A lone admin recently drew attention to the power the humble system administrator wields when he made front page international news by leaking details about PRISM, an NSA electronic surveillance program. Of course, you probably already know that sys admins are the lifelines between your keyboard and productivity, so the last thing you want to do is get on their bad side. By avoiding these 9 faux pas, you can help keep your sys admin happy and your systems humming along:
1. You bypass the help desk system: If you think it's easier to pop by your admin's desk to ask for something than to open a ticket, think again. Maria Webster currently works as an engineer but admits that she's no fan of folks who don't open a ticket and flag her down as she walks by. "Oh, the dreaded, 'hey, do you have a minute?'," she says. Systems analyst Eric Geissinger explains, "By doing this, there is no record of the requested change, and I'm interrupted doing work for someone who has gone though the proper channels."
2. You're vague: "We still need a good report of a problem in order to start fixing it," says former sys admin John Van Ostrand. "Even a user who has been through the process many times, over many years, still doesn't seem to expect the same questions or still can't answer them in sufficient detail. What were you trying to do? What were you doing just prior to the problem? What did you do? What was the result?" Sys admin Amy Rich agrees, adding, "'The internet is down.' Can you tell me what the actual problem you personally have experienced is (and any troubleshooting that you've done on your own) instead of speculating?"
3. You abuse your rights:"I work as a sys admin, and most of my work is in cooperation with developers," says Jussi Kekkonen. "Usually my grievances stem from people wanting or having rights without understanding what they're doing. Hint: Running stuff as root isn't a fix."
4. You do not upgrade: Van Ostrand says his biggest peeve doesn't happen often, but it still happens. "It's when a customer doesn't take recommendations to upgrade hardware, and it subsequently fails," he says, adding, "It forces us to work harder than needed to find a path to get data off the dead system and onto the new system. The RAID card might be from an obsolete slot, the tape drive might use an obsolete adapter, and I've seen systems recently that didn't have networking capabilities in the operating system. So now it's urgent that we get them back up, and the task is much more complex than it should have been."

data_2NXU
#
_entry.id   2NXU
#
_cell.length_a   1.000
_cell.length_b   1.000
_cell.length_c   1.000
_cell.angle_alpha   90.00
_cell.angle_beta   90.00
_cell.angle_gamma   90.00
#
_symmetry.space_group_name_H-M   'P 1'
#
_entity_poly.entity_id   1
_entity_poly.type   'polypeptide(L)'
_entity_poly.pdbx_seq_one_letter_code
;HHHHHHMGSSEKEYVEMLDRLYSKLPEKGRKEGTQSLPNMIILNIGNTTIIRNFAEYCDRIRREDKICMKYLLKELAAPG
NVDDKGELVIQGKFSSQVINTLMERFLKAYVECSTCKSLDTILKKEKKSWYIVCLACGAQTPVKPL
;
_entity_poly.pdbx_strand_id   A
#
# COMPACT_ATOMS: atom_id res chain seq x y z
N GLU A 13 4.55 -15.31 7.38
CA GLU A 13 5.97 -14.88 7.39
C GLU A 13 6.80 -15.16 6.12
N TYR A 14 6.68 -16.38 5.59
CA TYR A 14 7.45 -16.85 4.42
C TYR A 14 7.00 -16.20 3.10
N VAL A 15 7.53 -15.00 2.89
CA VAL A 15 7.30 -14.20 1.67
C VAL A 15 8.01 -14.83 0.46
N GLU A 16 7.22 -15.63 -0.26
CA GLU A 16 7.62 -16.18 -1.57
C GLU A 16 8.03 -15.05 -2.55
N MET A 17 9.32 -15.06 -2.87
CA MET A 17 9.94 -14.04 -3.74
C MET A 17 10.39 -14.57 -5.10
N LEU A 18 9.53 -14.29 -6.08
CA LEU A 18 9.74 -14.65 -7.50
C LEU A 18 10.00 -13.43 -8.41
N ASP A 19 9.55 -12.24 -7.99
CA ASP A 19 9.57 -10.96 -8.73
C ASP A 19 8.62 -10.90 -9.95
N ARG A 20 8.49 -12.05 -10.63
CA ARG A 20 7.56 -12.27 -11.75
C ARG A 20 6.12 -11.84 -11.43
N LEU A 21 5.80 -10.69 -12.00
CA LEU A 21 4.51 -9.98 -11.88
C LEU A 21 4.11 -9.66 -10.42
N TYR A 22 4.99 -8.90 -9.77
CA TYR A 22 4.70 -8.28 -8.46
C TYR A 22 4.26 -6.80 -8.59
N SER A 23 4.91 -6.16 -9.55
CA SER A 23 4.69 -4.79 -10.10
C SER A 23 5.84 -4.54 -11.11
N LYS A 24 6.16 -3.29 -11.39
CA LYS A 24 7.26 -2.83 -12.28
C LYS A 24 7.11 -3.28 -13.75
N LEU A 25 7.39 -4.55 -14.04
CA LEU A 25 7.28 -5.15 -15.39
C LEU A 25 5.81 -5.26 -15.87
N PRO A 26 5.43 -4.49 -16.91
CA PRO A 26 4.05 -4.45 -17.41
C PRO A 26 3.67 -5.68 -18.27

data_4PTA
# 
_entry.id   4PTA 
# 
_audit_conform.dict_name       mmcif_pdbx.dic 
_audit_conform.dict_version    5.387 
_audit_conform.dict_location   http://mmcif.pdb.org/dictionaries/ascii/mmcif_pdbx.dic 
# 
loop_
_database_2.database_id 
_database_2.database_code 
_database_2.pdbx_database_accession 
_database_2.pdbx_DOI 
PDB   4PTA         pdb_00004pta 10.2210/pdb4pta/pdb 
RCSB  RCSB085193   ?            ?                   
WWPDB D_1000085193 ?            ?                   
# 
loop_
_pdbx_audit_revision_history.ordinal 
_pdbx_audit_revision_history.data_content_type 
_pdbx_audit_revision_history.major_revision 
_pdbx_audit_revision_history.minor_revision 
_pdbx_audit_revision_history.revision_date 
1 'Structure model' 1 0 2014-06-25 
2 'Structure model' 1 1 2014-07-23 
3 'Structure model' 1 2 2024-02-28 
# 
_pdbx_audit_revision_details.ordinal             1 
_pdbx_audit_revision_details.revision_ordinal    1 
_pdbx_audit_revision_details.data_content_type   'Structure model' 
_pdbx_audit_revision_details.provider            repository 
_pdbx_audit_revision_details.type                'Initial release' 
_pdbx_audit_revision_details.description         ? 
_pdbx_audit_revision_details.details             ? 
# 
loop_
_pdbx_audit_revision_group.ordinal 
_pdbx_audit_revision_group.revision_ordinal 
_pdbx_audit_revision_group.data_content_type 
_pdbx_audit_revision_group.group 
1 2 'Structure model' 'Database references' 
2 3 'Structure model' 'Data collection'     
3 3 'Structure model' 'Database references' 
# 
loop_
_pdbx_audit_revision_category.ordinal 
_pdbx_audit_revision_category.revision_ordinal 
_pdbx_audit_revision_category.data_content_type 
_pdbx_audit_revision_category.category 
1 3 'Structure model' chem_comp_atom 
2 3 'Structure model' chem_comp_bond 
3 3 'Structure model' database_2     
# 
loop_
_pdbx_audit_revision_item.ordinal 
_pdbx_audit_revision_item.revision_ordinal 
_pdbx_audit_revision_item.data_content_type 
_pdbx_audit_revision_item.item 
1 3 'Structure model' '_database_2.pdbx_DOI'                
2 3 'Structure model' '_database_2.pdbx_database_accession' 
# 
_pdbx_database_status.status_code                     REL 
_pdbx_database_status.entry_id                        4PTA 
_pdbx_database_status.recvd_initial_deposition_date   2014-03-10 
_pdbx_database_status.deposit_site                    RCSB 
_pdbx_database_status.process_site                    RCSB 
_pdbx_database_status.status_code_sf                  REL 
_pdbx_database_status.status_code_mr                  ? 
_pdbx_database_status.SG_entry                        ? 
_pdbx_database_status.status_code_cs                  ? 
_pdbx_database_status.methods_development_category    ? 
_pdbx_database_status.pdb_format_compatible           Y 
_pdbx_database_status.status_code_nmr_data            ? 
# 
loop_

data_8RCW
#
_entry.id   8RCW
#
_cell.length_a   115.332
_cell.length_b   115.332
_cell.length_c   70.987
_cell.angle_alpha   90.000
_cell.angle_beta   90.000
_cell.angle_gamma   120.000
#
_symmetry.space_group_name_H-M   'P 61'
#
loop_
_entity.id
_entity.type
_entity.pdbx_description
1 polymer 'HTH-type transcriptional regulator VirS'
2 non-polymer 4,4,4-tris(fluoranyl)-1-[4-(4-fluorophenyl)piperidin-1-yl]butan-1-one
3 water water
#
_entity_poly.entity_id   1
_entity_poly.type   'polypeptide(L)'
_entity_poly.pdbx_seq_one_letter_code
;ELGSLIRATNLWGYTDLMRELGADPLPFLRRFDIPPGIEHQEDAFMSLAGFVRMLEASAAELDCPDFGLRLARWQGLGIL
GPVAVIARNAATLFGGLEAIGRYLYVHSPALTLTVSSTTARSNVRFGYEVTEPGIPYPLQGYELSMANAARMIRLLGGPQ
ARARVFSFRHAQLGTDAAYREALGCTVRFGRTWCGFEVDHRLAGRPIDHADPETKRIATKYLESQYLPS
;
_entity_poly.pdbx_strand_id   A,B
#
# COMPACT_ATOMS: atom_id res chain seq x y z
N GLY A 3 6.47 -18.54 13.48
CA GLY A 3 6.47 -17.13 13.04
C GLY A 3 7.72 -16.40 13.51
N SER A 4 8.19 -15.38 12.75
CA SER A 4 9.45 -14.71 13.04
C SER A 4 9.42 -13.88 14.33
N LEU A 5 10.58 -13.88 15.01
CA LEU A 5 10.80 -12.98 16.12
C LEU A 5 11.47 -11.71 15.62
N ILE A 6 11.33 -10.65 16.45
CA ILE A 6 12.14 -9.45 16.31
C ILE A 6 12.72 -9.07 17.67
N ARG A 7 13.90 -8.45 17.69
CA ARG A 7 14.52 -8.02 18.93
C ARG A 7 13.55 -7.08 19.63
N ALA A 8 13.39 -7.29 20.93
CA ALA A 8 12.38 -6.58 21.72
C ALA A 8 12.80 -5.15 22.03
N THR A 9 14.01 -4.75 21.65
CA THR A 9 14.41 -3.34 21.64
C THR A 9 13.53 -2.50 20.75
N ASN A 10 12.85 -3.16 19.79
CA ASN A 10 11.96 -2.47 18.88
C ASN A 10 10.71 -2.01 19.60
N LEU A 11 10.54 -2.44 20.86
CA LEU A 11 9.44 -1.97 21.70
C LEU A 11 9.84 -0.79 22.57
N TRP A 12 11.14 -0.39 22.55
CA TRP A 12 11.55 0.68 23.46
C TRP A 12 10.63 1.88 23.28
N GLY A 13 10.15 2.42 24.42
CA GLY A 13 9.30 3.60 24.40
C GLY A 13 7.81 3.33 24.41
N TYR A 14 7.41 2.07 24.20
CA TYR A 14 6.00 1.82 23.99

5. You make urgent, last-minute requests: "My biggest pet peeve is always manufactured last-minute, on-fire, emergency requests we had to drop everything and scramble to resolve, when it became clear the team making the request knew of the need weeks or months before and didn't bother communicating to the sys admin until the last minute," says Kyle Rankin, sys admin and author of DevOps Troubleshooting: Linux Server Best Practices.
6. You waste your admin's time: "I'm no sysadmin, but I'm pretty sure being the person who needs their password reset, not once, but twice, makes sys admin blood boil," says Deb Nicholson, a community outreach director.
"Oh, boy, the stories I could tell," says Linc Fessenden, an IT Production Operations Manager. "User wants their Junk folder restored in their email because they 'keep' emails in there. Users who constantly drag or move their folder structures 'accidentally' and need them found ... Users want their CD removed from their CD drive. Actually, [it was] a 5.25 floppy drive. Don't ask how they jammed it in there."
7. You test code on production systems: "Really? You want to run code for the first time on a production system?" says sys admin Kurt von Finck. "This is why we have staging and pre-flight systems. No, you're not getting gcc on front-facing servers. Really."
8. You make personal requests: "Hey, I've got that old Windows 98 laptop at home," offers sys admin Charly Kühnast as an example. "Can you fix it up so my six-year-old can play Far Cry 3 on it?" If you're having problems with your personal computer, take care of it on your personal time.
9. You take your admin for granted: "Not getting the slightest recognition when everything works, but being excessively blamed when something fails," is one of former sys admin Joe Brockmeier's peeves. Your systems don't stay up on their own. Have you thanked your admin lately?
What else do users do to drive their admins crazy? Let us know about them in the comments.